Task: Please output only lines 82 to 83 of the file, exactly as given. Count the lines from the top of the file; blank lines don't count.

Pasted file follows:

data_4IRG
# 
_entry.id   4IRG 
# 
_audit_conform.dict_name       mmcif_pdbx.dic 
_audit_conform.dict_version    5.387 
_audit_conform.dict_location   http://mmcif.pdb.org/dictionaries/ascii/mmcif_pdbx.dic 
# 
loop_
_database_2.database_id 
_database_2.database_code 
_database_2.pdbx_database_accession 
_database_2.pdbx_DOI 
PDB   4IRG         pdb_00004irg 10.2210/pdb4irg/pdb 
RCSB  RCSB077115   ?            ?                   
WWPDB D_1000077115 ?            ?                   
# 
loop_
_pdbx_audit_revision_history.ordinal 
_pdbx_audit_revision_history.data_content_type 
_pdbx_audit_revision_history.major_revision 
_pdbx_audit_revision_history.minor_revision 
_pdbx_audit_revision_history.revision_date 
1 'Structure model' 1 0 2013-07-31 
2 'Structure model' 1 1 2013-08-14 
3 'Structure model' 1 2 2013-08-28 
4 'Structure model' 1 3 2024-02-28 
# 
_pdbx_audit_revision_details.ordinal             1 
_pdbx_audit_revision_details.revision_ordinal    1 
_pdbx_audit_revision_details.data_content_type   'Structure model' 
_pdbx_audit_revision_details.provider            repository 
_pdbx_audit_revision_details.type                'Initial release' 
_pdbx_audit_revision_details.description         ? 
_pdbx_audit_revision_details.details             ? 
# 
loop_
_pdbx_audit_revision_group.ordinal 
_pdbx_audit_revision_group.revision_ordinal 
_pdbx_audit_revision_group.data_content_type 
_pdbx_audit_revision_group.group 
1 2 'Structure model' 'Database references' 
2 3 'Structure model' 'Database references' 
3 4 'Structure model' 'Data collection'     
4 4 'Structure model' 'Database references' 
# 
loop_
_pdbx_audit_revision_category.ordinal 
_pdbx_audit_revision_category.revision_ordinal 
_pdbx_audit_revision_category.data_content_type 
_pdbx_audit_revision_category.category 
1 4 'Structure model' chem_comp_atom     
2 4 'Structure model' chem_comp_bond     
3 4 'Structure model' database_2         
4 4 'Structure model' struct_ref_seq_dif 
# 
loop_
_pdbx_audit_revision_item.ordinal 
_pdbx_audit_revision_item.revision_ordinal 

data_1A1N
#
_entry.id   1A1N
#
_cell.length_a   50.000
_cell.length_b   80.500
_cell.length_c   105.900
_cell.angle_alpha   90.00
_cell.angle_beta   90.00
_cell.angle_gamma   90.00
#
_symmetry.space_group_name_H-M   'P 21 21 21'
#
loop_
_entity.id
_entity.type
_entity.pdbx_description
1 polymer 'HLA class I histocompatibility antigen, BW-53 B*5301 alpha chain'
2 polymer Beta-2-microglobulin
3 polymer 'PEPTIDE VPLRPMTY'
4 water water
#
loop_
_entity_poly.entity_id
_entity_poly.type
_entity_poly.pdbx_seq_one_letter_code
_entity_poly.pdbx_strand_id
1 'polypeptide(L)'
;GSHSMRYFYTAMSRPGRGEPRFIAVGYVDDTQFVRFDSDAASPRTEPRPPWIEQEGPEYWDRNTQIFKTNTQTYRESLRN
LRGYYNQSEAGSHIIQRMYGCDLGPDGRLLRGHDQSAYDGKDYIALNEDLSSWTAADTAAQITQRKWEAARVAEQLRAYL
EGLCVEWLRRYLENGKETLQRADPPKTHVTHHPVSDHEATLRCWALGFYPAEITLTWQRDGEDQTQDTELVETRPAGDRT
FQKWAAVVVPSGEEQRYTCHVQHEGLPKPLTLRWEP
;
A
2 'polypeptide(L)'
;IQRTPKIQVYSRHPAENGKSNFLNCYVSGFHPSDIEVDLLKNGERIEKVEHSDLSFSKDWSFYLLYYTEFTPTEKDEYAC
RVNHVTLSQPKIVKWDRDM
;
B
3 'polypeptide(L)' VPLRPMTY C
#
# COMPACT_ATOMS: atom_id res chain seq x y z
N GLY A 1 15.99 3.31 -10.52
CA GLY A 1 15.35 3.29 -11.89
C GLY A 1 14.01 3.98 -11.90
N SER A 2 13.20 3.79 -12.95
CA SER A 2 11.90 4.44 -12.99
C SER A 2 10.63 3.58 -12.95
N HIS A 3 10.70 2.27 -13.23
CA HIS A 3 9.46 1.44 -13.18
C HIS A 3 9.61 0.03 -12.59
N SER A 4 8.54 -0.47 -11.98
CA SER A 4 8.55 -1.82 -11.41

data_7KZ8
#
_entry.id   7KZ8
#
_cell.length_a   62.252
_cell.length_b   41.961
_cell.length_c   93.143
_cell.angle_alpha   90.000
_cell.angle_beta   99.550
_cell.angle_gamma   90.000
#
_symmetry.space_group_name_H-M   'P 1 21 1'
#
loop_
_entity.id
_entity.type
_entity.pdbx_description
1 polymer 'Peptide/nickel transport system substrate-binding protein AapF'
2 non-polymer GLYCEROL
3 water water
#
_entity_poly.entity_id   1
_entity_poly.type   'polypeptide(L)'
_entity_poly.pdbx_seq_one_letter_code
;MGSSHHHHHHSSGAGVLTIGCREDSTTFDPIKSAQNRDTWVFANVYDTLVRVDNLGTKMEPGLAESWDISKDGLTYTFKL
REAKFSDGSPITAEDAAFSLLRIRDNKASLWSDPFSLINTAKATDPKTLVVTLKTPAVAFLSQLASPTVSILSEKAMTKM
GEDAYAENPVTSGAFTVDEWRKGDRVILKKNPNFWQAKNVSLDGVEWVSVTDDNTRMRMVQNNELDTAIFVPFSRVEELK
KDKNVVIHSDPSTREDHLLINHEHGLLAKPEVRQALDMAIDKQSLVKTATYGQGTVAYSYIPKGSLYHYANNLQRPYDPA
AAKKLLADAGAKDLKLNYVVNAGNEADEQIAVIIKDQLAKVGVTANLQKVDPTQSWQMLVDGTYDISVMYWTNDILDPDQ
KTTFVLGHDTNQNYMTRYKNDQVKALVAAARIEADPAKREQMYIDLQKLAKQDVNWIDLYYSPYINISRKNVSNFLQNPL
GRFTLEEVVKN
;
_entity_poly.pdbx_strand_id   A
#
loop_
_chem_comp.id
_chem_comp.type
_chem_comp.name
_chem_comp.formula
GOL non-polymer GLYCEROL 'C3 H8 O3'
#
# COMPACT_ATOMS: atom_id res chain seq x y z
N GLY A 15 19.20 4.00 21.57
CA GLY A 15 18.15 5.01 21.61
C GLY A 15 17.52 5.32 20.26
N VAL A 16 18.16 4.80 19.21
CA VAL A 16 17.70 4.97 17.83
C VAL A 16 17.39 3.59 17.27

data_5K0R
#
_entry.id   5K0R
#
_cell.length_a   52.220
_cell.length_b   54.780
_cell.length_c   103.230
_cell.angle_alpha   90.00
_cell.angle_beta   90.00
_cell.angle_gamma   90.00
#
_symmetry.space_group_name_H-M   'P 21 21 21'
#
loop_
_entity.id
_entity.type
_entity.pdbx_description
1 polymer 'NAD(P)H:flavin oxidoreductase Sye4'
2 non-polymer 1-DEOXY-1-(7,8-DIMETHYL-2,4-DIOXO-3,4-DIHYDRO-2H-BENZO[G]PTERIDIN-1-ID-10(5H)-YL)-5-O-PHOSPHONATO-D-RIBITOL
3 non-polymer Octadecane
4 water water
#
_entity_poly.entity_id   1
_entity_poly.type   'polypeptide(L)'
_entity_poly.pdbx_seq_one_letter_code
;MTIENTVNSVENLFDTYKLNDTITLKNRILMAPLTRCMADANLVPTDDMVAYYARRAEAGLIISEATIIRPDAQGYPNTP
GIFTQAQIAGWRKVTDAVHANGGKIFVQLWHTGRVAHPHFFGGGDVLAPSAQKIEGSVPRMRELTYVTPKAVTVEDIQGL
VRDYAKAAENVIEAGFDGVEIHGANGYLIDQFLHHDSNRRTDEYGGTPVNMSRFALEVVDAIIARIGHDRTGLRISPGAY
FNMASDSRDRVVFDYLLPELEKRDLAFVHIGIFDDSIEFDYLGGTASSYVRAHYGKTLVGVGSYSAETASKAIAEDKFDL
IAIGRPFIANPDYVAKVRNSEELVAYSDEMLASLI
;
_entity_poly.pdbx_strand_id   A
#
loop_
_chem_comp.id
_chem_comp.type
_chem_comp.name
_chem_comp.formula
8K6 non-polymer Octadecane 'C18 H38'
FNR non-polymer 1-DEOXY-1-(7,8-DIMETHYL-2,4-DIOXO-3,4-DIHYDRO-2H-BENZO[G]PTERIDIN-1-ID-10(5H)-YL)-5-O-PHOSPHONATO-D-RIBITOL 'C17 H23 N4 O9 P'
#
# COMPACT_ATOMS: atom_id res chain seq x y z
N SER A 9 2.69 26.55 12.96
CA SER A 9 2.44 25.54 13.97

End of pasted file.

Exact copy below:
loop_
_entity_poly.entity_id